“If you spot any of our Royal Season participants, shoot them on sight,” Clinio Lind reminded half of his security team. The other half was circling the compound through the forest, and got the same warning earlier. “We can’t afford to lose them again.”
“Where would they take them? They’re surrounded.” Cleeve Freer crept forward and poked his head up around the car-sized boulder that marked the beginning of the final leg of approach to the compound. Behind them, the dirt road snaked back and forth down the mountain in a series of switchbacks.
Ellison knew what was coming and ducked back further away from the road. As soon as Cleeve’s head appeared, a curtain of fire erupted from further up the road. A few hit the rock, some hit the branches over Ellison’s head, but most went even wider.
“No fire discipline,” said Clinio.
Freer had ducked back behind the rock when the firing started. “They seemed pretty disciplined down at the beach,” he said. “There were four of them, and three dozen of us, and we barely got them.”
“You’re right,” said Clinio. “Something’s changed.”
“And you know, the four guys we did get? I think they let themselves get taken,” Freer continued. “I just can’t figure out why. They could have run.”
“That’s because there were six of them,” said Clinio. “They were holding us off so that the other two could escape. I mean, what’s the worst that could happen if we capture them? I suspect they were trained to withstand interrogation. The question is, why was it so important that the other two got away?”
“From their tracks, it looked like they were carrying something heavy,” said Freer. “But we couldn’t see what, exactly, in the dark. By the time it was light enough for us to see where we were going, they’d already had too much of a head start.”
Another round of gunfire erupted and Ellison shrank back again. Clinio and the rest of the security team didn’t even flinch.
“No fire discipline,” said Clinio.
Another member of the security team appeared from the treeline behind Ellison. Ellison had worked with Barret the Beast before, when he’d helped rescue Wynefrede after the first time she’d been kidnapped. He had also been one of the guards Wynefrede had been involved with. One of the many guards, but that didn’t seem to have bothered him.
“There’s just a few people with robes who don’t seem to know one end of a gun from another,” he told Clinio. “They’re shooting blindly at anything that moves.”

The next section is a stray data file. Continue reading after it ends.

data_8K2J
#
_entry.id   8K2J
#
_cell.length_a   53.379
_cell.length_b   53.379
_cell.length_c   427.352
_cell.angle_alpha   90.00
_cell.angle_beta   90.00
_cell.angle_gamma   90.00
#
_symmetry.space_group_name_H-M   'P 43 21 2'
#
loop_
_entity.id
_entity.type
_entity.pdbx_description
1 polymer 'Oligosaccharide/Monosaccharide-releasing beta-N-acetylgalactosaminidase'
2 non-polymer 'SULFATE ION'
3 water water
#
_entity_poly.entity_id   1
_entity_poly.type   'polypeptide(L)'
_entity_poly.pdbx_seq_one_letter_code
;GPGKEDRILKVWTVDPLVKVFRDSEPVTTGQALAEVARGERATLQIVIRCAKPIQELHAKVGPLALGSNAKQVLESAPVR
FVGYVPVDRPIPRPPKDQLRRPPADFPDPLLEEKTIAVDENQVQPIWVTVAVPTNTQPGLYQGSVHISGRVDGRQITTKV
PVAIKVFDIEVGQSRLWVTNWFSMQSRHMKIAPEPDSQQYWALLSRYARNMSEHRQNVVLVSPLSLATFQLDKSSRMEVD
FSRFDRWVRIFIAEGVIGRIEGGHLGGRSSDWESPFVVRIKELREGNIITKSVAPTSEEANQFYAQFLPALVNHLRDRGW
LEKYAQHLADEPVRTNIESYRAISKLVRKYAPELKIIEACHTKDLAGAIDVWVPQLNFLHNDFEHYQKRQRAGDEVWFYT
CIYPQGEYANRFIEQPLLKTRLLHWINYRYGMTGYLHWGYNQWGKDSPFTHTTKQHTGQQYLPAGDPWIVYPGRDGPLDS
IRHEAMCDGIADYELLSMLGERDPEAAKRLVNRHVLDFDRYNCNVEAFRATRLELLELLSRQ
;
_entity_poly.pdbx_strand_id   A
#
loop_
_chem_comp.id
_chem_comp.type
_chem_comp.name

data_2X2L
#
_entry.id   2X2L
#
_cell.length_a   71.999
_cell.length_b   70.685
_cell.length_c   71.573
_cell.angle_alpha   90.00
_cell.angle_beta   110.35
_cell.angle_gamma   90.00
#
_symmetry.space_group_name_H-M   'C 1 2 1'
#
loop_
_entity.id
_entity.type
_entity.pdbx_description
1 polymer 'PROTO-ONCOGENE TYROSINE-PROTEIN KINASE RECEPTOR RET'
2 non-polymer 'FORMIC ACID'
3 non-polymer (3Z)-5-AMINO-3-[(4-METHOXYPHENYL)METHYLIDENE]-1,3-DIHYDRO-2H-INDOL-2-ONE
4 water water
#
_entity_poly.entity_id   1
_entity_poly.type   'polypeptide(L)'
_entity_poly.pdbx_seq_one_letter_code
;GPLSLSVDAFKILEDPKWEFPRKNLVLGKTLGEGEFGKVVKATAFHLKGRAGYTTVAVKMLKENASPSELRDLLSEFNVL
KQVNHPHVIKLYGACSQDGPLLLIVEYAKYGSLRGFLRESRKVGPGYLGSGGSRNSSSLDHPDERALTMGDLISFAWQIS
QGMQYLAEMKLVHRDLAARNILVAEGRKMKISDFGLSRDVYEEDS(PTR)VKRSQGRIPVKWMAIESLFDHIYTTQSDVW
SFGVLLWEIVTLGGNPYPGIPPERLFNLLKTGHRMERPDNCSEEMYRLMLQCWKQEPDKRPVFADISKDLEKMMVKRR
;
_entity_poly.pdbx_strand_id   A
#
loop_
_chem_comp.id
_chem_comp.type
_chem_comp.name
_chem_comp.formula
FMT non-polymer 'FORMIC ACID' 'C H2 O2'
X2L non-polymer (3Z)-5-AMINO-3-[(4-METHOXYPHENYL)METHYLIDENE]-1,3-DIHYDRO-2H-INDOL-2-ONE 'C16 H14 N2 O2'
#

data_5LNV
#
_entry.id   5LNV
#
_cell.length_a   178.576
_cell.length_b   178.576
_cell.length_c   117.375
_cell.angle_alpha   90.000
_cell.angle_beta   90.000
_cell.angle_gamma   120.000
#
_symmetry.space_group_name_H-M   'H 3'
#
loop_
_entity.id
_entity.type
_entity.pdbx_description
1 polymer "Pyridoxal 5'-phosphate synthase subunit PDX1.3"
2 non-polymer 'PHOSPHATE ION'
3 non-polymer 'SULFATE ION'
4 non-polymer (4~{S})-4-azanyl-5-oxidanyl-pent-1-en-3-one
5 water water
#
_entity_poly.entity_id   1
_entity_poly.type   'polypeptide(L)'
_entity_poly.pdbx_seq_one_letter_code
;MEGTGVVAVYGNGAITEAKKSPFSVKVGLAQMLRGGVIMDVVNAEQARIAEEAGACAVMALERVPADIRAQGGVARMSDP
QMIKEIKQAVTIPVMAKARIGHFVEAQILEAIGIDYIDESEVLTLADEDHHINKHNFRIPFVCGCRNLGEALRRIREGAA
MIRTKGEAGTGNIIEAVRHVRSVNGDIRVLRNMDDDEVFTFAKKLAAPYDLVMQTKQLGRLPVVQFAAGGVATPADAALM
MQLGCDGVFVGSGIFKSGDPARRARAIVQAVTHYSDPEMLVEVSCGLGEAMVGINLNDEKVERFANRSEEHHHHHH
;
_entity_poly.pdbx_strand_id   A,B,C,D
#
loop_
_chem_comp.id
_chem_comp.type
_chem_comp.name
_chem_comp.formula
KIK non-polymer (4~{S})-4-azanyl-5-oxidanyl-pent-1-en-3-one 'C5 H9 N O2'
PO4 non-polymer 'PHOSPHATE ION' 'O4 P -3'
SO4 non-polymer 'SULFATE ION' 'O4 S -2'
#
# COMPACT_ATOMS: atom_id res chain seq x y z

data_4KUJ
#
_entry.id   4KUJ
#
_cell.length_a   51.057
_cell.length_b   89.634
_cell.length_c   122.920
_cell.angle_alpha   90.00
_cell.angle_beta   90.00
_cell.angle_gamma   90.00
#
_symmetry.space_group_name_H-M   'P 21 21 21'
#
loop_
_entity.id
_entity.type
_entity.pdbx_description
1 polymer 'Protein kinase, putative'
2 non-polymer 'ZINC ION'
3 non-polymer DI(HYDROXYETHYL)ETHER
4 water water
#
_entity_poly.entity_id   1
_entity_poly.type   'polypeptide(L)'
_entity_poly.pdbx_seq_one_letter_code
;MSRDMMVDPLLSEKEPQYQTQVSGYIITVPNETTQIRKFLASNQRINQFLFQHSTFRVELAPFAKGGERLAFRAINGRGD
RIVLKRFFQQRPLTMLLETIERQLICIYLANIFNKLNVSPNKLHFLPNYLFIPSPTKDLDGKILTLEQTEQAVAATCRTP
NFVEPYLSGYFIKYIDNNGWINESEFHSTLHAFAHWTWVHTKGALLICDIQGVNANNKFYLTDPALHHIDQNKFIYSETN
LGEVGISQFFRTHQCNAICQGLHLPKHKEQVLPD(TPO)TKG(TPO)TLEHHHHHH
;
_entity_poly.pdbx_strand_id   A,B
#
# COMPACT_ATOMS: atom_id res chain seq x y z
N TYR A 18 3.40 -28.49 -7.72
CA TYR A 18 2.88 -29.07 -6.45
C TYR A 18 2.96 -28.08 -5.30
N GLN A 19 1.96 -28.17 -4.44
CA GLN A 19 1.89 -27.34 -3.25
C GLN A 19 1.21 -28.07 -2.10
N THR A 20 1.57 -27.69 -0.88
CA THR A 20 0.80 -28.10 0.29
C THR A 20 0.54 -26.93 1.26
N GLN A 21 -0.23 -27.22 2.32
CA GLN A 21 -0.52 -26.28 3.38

“Could you see the prisoners?” asked Clinio.
“No. There’s a path that goes around the whole compound and the brush has been cleared back a little bit. They’ve got people hiding behind the buildings, shooting if they see anyone coming out of the woods. The prisoners could be in one of the buildings or behind them where I couldn’t see them, somewhere in the center of the compound.” Barret pointed up hill. “See that roofline? That’s their temple. It’s the tallest building there, and could be where the prisoners are kept.”
“Did you see a hypergate?”
“No,” said Barret. “It could be in the temple, too.”
“I doubt that they’d be holding the prisoners close to the gate,” said Clinio. “I mean, one they go out through the gate, they’re free. They minute they step outside of Krim, they can teleport anywhere they want. They wouldn’t take them to the gate.”
“They could be taking them off the island,” said Freer. “They could have taken all the prisoners down to the coast by now. They could have a ship waiting in some cove some where.”
Clinio rubbed his face. “If they take them to some other random island, we might never find them,” he said. “At that point, we’d just have to wait until they died of old age. They do have aging on Krim, don’t they?” He looked at Ellison. “You’ve been here for a while. Do people age?”
“I’ve been here less than a year,” said Ellison. “I don’t know if they do or not. They simulate other biological functions. Well, except for menstruation…”
“Never mind,” said Clinio, looking back at Freer and Barret. “Are any of the commandos still up there?”
“I didn’t see any,” said Barret.
Clinio sighed. “They’re probably taking the prisoners to a ship,” he said. “And left guns with the cult to hold us off until they’re gone.”
“They’ll run out of bullets eventually,” said Freer.
They all paused for several rounds of gunfire. None of it was aimed at them. Freer briefly poked his head out around the bounder and got shot at again.
“We can’t wait that long,” said Clinio. “We don’t know how much they’ve got. And if they run out, they’ve got the gate right there, and can bring in more. Ellison, say here and draw their attention.”
“What?” Ellison shrank back.
“The rest of us will circle around and take down the shooters,” said Clinio. “You’re useless in a fight. Wave your arms at them, keep their attention focused on you.”
“What if they kill me?”
“Then go to the Krim administration offices. Tell them about the terms of service violation. See if they’ll let you use the cult’s gate. If they do, round up all the mercenaries you can and bring them back in through the cult’s gate. We might need them to search the island.”
“Matilda would be good at that,” said Ellison. “Where is she?”
“She’s up there somewhere,” said Barret, nodding up towards the compound. “Last I saw, she was planning on slicing a few cultist throats.”
Clinio nodded. “Let’s take out the shooters, secure the gate, then search the island for the prisoners.” He patted Ellison on the shoulder. “Try not to get killed right away. We want them shooting at you as long as possible.”